Wind Power Winning the Day for Electricity Users

Did you know that wind power is actually considered a type of solar power by the U.S. Department of Energy (DOE)? Wind farm - with logo

In an explanation of how wind turbines work, the DOE points out that winds are caused by the heating of the atmosphere by the sun, the rotation of the Earth, and the Earth’s surface irregularities. Maybe we can add “earth spin power” to our list of renewable energy sources.

At SVP we have the potential use of almost 200 megawatts (MW) of peak wind power for our customers. The actual amount utilized at any one time usually depends on when and where the wind is blowing. As of Dec. 31, 2015, California had 6,108 megawatts (MW) of wind power potential, according to the DOE. The DOE states there are 74,472 megawatts of wind power capable of being generated overall in the U.S.

Wind power is here to stay, and for good reason.

So how does wind add up? The advantages as well as the challenges associated with wind power include:

  • It’s a green renewable energy source. Turbines don’t emit atmospheric pollutants.
  • It’s sustainable. As long as the sun shines and the wind blows, power can be harnessed and distributed to the grid.
  • Wind turbines can be built on existing farms or ranches. Some of the best wind farm sites are in rural areas. Since wind turbines use very little land, farmers and ranchers can continue working their land while at the same time earning extra income from renting their land to power companies.
  • Wind helps the economy and creates jobs. U.S. wind power projects in 2014 employed more than 73,000 workers and resulted in more than $8 billion of private capital entering the economy, according to the American Wind Energy Association. The DOE’s Wind Vision Report says by 2050, wind power might support more than 600,000 jobs in manufacturing, installation, maintenance, and support services.

There are also challenges for wind power.

Other sources of electricity can be cheaper than wind power. Some fossil-fueled generation sources can sometimes provide electricity more cheaply than wind farms. Also, the initial investment for wind power technology is higher than the investment needed for conventional resources.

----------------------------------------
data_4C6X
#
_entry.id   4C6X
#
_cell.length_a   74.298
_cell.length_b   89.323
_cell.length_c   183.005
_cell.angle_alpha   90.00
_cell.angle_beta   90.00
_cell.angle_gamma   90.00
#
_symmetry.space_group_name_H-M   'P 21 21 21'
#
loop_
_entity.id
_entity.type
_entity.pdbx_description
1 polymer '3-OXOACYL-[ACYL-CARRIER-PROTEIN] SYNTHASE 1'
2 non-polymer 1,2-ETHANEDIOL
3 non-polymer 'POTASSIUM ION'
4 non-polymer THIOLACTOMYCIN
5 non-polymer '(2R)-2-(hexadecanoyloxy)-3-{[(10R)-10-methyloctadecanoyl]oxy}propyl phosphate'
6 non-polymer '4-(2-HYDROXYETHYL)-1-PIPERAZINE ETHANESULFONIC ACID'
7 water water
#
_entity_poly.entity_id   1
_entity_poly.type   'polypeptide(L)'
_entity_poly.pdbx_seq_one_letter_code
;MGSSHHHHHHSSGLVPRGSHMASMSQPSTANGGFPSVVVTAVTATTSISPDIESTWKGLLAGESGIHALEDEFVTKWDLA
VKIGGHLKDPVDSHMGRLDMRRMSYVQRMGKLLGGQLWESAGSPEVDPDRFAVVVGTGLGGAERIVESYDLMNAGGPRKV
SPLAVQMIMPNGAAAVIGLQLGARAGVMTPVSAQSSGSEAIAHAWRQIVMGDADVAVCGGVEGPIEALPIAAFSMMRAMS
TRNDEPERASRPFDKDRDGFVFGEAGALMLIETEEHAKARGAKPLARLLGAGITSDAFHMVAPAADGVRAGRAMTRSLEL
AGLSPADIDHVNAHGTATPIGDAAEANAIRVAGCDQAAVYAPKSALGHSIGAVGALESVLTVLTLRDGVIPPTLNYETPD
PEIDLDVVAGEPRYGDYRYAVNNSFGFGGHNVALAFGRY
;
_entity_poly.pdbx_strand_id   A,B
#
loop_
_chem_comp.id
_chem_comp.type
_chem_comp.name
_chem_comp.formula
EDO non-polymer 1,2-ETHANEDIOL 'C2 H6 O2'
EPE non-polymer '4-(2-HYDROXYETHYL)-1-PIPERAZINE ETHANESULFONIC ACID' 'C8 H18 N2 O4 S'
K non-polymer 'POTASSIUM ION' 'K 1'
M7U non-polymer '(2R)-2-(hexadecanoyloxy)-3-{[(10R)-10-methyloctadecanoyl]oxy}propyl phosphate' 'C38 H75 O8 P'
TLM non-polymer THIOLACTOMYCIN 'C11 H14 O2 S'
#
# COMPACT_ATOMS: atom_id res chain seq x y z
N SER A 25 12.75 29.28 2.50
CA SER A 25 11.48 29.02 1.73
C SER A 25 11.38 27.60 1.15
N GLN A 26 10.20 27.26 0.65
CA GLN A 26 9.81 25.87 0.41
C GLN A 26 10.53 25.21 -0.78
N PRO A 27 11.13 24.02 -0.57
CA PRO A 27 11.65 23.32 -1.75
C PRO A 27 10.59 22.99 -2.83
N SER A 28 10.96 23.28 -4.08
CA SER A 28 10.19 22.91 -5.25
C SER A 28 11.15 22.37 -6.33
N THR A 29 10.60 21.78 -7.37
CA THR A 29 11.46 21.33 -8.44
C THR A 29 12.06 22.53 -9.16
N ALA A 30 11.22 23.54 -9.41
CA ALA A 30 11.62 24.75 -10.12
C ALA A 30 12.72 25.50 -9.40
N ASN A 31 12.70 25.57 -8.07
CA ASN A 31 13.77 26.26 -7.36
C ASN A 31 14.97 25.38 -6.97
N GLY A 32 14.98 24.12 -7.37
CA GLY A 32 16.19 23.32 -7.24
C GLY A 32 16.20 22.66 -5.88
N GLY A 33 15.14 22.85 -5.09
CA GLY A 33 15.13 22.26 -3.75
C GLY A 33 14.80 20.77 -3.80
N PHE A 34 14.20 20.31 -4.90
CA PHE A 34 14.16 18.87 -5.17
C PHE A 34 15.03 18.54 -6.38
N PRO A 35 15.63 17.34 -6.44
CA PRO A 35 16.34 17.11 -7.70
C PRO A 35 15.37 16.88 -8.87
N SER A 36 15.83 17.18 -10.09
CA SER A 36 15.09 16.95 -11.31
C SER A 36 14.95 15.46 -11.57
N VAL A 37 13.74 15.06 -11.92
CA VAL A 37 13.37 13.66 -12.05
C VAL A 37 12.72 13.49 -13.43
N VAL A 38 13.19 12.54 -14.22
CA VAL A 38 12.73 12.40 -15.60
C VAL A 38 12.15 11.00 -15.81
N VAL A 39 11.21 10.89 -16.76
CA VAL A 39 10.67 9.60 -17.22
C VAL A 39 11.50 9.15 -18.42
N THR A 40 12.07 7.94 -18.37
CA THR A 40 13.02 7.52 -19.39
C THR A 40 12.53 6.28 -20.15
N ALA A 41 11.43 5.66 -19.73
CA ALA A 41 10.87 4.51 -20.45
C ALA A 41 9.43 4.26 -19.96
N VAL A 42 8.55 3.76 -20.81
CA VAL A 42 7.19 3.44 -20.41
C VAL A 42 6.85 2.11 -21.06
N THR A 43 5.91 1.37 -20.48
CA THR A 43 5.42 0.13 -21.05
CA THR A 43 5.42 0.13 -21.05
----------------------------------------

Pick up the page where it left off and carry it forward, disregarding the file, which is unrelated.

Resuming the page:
• Rural sites are good for wind but they can be far from populations needing the electricity. This requires transmission lines to deliver the power from a remote location.
  • A wind farm development might not be the most profitable use of the land. Other types of development not related to power generation may be more profitable for owners of land suitable for a wind project.
  • Turbines might cause noise and aesthetic pollution. Concern exists over the noise produced by the turbine blades and visual impacts to the landscape.
  • Turbine blades could damage local wildlife. There is concern about turbine blades killing and injuring birds. The Audubon Society has long supported wind power while encouraging new wind farm location parameters and continued improvement in pole design. Slower turbines, improved monitoring of bird behavior and flight paths, and sensitivity to bird migration routes have all played a role in reducing impacts of wind turbines on birds. In fact, a good portion of turbines are shut down for two months during the bird migration season at Altamont Pass, where we are also working toward replacing the smaller, faster-spinning small turbines with new large units.
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